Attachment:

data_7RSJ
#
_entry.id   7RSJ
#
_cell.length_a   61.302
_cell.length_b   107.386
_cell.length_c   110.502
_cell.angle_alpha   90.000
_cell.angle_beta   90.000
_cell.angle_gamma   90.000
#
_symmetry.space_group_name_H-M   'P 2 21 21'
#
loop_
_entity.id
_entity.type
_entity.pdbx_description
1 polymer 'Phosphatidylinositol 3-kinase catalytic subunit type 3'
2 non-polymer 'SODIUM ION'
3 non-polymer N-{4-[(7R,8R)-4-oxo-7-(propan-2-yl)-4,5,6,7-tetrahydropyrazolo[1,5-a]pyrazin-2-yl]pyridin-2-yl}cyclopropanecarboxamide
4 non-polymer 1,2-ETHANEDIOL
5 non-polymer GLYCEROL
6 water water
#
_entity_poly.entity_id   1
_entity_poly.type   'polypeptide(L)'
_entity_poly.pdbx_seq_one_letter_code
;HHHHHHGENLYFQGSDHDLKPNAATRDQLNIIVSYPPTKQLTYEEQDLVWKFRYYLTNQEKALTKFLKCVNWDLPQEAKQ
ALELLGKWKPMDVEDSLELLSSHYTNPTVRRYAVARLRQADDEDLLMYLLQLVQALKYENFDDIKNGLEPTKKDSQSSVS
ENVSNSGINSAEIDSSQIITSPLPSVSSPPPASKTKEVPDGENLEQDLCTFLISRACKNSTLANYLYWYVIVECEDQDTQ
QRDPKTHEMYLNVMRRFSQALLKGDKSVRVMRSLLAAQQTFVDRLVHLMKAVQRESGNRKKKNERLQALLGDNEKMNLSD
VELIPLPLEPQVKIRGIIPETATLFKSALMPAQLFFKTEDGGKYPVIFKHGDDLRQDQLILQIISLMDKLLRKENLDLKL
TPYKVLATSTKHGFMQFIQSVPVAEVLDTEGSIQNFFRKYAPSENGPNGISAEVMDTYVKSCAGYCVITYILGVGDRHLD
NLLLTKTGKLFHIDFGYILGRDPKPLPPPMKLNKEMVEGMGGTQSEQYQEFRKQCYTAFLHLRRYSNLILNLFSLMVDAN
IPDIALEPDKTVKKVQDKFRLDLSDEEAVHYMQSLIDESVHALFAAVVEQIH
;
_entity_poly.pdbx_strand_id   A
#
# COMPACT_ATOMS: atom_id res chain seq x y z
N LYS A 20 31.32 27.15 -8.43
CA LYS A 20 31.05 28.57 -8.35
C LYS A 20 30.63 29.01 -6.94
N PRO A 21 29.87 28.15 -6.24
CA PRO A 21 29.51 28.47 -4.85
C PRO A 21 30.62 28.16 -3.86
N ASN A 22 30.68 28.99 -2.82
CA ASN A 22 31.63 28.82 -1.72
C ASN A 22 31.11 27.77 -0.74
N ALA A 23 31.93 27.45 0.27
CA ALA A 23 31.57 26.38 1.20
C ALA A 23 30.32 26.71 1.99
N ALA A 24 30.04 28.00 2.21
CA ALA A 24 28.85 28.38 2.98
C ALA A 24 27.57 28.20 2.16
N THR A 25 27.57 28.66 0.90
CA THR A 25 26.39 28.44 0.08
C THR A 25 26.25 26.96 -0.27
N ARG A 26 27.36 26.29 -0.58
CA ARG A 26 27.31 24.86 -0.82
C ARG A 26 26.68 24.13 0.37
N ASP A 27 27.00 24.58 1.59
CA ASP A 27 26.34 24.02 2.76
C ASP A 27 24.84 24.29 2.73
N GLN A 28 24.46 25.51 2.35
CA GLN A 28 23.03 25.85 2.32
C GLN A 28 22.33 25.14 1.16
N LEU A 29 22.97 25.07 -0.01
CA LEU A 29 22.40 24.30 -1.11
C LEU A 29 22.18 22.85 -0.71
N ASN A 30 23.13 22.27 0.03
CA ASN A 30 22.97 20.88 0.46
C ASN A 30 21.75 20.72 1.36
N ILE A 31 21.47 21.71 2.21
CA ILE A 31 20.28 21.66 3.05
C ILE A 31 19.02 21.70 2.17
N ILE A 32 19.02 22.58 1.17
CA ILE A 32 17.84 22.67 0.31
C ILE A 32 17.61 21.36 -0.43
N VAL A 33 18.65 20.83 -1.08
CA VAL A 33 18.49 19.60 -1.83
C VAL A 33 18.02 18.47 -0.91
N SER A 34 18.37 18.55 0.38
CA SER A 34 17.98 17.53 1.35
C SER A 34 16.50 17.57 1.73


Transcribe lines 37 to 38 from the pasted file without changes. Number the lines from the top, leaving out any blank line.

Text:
_entity_poly.pdbx_strand_id   A
#